Schumann, Georg (Alfred)
Schumann, Georg (Alfred)
Schumann, Georg (Alfred), German conductor and composer, brother of Camillo Schumann; b. Königstein, Oct. 25, 1866; d. Berlin, May 23, 1952. He studied with his father, the town music director, and with his grandfather, a cantor, then took courses in Dresden and at the Leipzig Cons. with Reinecke and Jadassohn; received the Beethoven Prize in 1887. He conducted a choral society in Danzig (1890–96) and the Bremen Phil. (1896–99). In 1900 he settled in Berlin, where he was made conductor of the Singakademie; was made a member of the Akademie der Künste in 1907, teaching a master class in composition (1913–45); was elected its president in 1934.
Zur Karnevalszeit, orch. suite; Liebesfrühling, overture; Lebensfreude, overture; 2 syms.; 2 violin sonatas; 2 piano quintets; Cello Sonata; Piano Trio; Piano Quartet; Ruth, oratorio (1909); other choral works, with Orch.: Amor und Psyche, Totenklage, Sehnsucht, and Das Tranenkrüglein; numerous songs; piano pieces.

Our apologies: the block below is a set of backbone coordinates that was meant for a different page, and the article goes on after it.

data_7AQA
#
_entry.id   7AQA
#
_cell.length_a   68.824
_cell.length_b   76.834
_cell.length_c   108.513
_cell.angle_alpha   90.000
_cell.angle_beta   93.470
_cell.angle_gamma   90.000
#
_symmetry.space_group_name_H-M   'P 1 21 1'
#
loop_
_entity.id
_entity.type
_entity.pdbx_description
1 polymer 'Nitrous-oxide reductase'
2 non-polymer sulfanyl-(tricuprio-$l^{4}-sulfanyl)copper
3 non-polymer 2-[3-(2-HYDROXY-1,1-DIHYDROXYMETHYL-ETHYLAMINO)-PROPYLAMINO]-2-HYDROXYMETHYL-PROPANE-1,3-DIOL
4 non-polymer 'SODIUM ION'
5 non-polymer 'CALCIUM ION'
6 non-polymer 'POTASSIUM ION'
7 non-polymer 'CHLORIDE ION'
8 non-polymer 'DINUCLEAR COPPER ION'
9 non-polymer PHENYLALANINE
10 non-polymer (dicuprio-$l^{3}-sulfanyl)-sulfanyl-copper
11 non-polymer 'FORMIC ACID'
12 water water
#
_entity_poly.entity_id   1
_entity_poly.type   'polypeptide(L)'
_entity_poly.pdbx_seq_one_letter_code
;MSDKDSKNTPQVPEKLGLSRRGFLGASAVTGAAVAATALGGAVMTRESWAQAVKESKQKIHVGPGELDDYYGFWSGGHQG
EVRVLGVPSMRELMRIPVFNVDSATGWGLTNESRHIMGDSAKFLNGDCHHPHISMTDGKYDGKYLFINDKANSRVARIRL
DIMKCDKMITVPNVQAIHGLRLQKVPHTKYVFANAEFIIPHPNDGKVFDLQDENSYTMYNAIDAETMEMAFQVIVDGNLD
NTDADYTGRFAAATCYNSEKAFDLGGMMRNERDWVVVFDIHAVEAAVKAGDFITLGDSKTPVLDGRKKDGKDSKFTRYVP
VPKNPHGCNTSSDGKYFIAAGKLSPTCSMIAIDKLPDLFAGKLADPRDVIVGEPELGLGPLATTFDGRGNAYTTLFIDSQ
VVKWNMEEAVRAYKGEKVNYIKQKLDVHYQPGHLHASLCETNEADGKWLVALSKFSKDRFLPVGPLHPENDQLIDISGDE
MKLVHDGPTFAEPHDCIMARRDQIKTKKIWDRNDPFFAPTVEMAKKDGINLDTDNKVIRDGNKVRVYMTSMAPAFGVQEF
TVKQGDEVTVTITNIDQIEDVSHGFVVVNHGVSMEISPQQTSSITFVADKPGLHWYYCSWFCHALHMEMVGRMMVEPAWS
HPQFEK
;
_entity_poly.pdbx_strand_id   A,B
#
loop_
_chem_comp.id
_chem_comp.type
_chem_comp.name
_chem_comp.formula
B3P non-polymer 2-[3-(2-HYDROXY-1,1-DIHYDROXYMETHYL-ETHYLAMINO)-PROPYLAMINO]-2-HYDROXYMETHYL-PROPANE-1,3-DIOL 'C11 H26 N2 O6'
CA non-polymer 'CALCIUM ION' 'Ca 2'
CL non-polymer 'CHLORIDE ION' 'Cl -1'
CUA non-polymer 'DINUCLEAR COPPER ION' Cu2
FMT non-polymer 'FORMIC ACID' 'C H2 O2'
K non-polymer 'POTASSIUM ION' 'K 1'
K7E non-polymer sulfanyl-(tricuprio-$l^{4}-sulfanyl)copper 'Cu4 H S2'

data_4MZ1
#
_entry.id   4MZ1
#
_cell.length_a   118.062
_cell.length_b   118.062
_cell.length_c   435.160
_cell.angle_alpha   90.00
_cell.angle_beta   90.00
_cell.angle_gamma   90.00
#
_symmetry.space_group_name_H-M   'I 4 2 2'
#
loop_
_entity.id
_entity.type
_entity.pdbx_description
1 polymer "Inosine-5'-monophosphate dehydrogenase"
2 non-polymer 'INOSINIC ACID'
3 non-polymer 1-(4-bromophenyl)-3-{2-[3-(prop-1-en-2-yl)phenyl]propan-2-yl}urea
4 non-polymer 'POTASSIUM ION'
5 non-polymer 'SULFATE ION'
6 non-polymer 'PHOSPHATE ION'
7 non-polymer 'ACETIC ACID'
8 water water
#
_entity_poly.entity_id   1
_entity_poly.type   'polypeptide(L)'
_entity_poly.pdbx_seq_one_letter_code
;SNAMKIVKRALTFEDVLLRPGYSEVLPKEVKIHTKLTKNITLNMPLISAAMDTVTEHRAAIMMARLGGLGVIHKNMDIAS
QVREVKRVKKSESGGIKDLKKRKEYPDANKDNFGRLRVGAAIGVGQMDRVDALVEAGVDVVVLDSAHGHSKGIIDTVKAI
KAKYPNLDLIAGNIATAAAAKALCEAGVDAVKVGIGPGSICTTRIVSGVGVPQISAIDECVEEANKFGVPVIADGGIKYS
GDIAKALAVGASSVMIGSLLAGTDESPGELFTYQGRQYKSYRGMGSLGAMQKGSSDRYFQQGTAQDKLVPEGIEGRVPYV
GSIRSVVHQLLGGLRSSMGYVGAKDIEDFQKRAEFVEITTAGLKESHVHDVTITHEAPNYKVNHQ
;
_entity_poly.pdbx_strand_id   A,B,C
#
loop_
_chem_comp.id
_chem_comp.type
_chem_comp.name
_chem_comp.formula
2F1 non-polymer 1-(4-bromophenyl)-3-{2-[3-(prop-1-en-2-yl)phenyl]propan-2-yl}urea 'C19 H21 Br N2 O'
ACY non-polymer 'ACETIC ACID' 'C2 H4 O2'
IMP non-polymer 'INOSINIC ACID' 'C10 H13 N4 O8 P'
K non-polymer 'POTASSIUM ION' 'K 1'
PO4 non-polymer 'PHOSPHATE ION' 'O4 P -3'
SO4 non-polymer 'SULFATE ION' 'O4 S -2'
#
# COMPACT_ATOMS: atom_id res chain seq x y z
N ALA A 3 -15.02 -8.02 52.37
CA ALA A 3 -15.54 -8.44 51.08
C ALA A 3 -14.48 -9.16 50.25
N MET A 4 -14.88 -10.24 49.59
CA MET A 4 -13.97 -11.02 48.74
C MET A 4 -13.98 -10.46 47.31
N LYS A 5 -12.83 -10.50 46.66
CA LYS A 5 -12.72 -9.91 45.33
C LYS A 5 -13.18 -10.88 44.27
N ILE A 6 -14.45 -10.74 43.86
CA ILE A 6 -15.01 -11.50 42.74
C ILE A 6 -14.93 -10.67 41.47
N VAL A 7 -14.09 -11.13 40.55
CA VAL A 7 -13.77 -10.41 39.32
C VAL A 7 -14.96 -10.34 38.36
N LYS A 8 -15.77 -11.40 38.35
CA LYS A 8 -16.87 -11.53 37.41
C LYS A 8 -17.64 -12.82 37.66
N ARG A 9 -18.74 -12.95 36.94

P. Hielscher, G. S. (Leipzig, 1906); H. Biehle, G. S. (Münster, 1925).
—Nicolas Slonimsky/Laura Kuhn/Dennis McIntire
"Schumann, Georg (Alfred)." Baker’s Biographical Dictionary of Musicians. . Encyclopedia.com. (November 17, 2018). https://www.encyclopedia.com/arts/dictionaries-thesauruses-pictures-and-press-releases/schumann-georg-alfred
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